But people would rather argue over the pressing "issues" of the day (abortion, stem cells, whatever) than argue about the fundamental design of their governing system. It's simpler, and it keeps the populace busy thinking its opinion matters, while committees sit around and warp law based on whatever whim they've been bribed by interest groups to follow.

21st Century Crack
May 10, 2007
Permalink ||
So I haven't been posting for a while. Mainly because I've been hooked on crack. That stuff messes you up.

Okay, so I'm not talking about a literal crystalline tropane alkaloid. I'll leave that stuff to the Freuds and Sir Arthur Conan Doyles of the world. But I've got my own crack. We all do.

Crack is those things we all do, whether out of weakness or habit or loneliness or anger or whatever, those things we do that make us look back later (sometimes *much* later) and go "why?" Those things we do because we can't stop doing them. An addiction, but addiction is too loaded and narrow a word -- because this is something embedded deeper in our personality subroutine (and how much of our personality is the sum of our daily routines?)

Crack is what we do when we move by force of habit alone, or by the external pressures we've subjected ourselves to. We go to work and please the boss, because we're comfortable in the situation we're in (even when we're not comfortable there) and the idea of change -- of a *big* change (getting fired, moving, whatever) -- is scary. We go home and watch TV because it's always there. It's easy. We eat junk food because it's cheap and fast. It's easy. We spend our time on this and that, and the hours pass by, and the days pass by, and the months and years pass by.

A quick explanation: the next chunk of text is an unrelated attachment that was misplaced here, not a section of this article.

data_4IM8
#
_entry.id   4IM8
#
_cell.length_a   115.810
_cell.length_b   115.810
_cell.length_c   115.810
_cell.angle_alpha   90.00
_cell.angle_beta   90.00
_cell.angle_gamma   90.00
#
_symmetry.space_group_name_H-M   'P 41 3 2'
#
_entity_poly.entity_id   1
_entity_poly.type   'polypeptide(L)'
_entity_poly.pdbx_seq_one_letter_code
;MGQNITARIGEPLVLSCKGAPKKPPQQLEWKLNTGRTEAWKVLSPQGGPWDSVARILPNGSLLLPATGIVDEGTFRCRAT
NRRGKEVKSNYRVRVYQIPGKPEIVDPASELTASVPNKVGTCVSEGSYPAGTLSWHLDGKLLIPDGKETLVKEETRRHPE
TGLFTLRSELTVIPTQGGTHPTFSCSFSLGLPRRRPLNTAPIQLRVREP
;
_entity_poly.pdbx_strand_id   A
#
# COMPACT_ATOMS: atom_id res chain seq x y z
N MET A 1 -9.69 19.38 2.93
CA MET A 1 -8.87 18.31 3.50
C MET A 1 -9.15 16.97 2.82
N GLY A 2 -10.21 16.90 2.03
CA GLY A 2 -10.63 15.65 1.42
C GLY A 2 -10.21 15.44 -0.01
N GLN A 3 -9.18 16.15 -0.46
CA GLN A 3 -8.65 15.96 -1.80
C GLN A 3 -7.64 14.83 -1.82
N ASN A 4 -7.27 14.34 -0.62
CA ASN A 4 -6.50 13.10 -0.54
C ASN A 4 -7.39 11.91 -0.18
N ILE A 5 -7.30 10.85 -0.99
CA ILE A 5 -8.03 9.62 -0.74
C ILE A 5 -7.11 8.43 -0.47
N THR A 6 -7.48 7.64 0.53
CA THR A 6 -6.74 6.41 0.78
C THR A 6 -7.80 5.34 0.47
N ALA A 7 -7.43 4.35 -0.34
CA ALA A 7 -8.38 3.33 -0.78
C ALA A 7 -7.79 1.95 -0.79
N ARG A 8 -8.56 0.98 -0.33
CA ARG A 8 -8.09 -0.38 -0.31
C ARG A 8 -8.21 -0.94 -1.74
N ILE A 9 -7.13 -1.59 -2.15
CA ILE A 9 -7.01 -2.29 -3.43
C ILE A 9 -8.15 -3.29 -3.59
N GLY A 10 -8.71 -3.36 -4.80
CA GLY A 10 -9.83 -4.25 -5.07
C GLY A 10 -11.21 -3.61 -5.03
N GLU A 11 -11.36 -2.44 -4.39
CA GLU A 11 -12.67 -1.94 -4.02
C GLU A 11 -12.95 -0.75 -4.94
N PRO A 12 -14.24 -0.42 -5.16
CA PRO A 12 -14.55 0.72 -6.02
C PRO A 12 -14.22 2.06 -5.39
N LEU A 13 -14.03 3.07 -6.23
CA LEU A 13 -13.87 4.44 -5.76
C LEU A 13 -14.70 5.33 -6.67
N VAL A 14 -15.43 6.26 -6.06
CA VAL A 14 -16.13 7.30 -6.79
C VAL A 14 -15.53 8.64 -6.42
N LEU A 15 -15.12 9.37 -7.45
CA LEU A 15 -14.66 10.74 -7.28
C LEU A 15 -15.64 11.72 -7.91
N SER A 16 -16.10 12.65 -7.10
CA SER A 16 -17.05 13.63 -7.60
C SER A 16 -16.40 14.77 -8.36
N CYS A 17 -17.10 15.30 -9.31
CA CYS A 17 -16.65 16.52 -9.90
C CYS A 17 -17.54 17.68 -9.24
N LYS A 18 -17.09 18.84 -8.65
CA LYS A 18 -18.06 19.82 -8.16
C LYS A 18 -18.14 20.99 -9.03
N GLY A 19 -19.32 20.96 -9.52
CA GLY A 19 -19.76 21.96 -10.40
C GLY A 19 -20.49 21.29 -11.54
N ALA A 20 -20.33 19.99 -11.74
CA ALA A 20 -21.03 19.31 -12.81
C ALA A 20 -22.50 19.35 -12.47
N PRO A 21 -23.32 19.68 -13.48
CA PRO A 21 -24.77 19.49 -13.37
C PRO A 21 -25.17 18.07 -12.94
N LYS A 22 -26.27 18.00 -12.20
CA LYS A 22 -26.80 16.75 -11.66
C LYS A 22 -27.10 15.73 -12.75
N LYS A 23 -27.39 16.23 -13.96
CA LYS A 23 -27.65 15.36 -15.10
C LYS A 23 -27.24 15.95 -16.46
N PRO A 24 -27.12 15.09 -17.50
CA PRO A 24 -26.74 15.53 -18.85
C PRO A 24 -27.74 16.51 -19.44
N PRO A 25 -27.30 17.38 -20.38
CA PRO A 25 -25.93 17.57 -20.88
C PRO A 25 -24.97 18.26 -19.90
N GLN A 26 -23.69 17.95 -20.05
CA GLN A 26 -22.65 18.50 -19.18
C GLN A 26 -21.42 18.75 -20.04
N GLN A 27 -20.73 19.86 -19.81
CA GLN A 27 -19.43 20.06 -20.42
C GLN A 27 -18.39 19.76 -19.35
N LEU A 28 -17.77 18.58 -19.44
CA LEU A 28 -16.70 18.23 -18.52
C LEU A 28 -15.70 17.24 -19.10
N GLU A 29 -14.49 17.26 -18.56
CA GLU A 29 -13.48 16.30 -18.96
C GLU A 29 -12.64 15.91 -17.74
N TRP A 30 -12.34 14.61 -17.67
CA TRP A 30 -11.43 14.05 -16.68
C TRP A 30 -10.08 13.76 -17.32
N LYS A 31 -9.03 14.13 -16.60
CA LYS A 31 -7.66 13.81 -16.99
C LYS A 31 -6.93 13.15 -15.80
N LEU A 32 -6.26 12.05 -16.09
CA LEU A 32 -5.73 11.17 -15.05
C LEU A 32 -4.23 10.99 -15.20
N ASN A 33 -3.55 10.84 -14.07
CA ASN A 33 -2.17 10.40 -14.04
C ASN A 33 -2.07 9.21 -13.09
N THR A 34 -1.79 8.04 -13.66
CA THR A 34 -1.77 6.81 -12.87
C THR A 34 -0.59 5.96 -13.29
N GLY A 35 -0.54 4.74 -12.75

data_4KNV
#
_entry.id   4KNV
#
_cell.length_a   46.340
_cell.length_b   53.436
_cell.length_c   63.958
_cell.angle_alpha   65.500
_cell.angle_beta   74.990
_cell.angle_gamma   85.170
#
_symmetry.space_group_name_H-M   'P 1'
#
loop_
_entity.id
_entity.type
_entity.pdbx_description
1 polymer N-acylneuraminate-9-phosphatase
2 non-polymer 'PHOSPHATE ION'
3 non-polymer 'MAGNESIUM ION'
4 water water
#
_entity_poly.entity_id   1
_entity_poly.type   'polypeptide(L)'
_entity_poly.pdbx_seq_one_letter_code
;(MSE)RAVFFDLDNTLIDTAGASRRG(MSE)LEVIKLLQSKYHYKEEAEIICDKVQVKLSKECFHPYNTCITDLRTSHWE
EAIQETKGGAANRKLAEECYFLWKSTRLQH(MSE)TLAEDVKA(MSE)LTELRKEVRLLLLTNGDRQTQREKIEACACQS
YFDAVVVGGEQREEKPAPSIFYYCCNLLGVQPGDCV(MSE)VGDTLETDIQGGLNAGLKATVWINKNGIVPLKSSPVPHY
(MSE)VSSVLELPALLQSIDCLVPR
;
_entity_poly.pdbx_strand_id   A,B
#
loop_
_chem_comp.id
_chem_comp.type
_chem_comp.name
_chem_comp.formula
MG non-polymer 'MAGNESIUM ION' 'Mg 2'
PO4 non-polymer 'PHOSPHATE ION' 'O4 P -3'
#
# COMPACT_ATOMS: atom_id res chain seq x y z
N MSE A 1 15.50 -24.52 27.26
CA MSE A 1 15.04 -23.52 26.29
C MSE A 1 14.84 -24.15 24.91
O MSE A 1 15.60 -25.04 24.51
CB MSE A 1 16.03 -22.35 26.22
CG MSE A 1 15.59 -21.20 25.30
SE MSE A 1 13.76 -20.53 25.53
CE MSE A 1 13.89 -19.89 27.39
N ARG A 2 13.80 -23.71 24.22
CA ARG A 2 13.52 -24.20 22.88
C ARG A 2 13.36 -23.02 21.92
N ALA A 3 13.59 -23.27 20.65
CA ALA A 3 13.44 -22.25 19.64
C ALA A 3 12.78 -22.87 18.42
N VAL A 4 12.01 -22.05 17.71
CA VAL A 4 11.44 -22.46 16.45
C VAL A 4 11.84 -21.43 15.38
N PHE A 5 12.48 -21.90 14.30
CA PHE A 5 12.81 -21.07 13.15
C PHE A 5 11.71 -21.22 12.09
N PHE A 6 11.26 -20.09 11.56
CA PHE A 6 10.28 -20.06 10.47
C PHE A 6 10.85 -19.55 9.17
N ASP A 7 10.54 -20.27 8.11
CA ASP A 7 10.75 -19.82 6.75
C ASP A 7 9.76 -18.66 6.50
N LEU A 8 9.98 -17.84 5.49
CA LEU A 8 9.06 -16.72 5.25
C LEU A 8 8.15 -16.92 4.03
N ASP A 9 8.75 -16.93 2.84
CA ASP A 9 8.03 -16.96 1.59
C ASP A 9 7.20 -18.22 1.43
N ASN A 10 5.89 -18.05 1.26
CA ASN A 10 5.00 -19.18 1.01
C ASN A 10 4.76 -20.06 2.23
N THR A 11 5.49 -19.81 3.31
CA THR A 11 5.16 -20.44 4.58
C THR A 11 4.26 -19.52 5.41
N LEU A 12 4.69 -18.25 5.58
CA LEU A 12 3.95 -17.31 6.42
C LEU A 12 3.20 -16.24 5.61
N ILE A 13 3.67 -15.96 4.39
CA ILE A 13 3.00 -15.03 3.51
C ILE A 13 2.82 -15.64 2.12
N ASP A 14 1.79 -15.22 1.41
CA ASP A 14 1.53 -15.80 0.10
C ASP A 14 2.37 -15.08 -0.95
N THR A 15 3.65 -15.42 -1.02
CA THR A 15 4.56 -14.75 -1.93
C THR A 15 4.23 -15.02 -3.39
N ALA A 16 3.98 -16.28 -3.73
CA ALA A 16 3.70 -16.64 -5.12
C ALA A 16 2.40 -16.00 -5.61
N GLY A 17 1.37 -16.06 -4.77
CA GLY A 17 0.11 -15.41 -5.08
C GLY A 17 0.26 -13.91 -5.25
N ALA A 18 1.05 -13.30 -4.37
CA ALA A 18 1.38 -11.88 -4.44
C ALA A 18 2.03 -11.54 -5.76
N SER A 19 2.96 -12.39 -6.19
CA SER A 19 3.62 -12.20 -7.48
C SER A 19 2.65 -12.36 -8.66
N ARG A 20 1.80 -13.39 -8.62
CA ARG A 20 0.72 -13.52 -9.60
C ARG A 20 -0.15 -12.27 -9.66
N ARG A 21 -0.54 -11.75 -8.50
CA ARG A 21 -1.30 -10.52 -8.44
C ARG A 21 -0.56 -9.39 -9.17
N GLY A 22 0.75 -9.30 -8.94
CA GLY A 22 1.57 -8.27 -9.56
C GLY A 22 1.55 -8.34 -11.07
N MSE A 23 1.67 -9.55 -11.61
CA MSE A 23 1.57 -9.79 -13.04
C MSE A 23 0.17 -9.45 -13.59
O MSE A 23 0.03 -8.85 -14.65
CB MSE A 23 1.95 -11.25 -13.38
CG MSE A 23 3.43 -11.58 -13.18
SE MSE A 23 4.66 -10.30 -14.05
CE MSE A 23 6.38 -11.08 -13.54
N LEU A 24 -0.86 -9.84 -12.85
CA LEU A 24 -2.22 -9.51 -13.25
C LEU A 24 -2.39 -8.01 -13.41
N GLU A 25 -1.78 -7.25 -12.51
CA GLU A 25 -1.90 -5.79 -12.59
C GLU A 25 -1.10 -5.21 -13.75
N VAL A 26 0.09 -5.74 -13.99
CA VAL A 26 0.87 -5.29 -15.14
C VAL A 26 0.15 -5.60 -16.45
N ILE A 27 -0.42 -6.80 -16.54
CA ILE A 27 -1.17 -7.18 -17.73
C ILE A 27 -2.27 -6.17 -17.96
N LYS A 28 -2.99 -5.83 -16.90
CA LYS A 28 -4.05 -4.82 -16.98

And eventually we look back and we wonder where all the time went. And we write it off -- "oh, the years just go by faster when you're older," we say. "We have to spend all those hours at work...right? We need to get by." And of course when we come home tired from work, we only have so much energy. Who wants to make big changes -- life-altering changes -- when it's so much *easier* to stay with the familiar. To watch TV, or read a book, or play a video game, or go to bed early, or listen to music, or surf the net, or...or whatever it is we do that takes up all of our time, that makes those many long hours pass and seem like they were short and went by too fast.

Try sitting still. For just half an hour, try sitting absolutely still. No TV, no music, no books or magazines, no cell phones or internet. No external stimulation at all. Don't count the patterns on the wallpaper, don't read the book titles on the shelf in front of you. Don't sit on a couch or bed where you'll fall asleep. Just find a place to sit -- the more unusual the better -- and don't move for half an hour. It's not a long time really. One sitcom. Less time than most people spend commuting each day.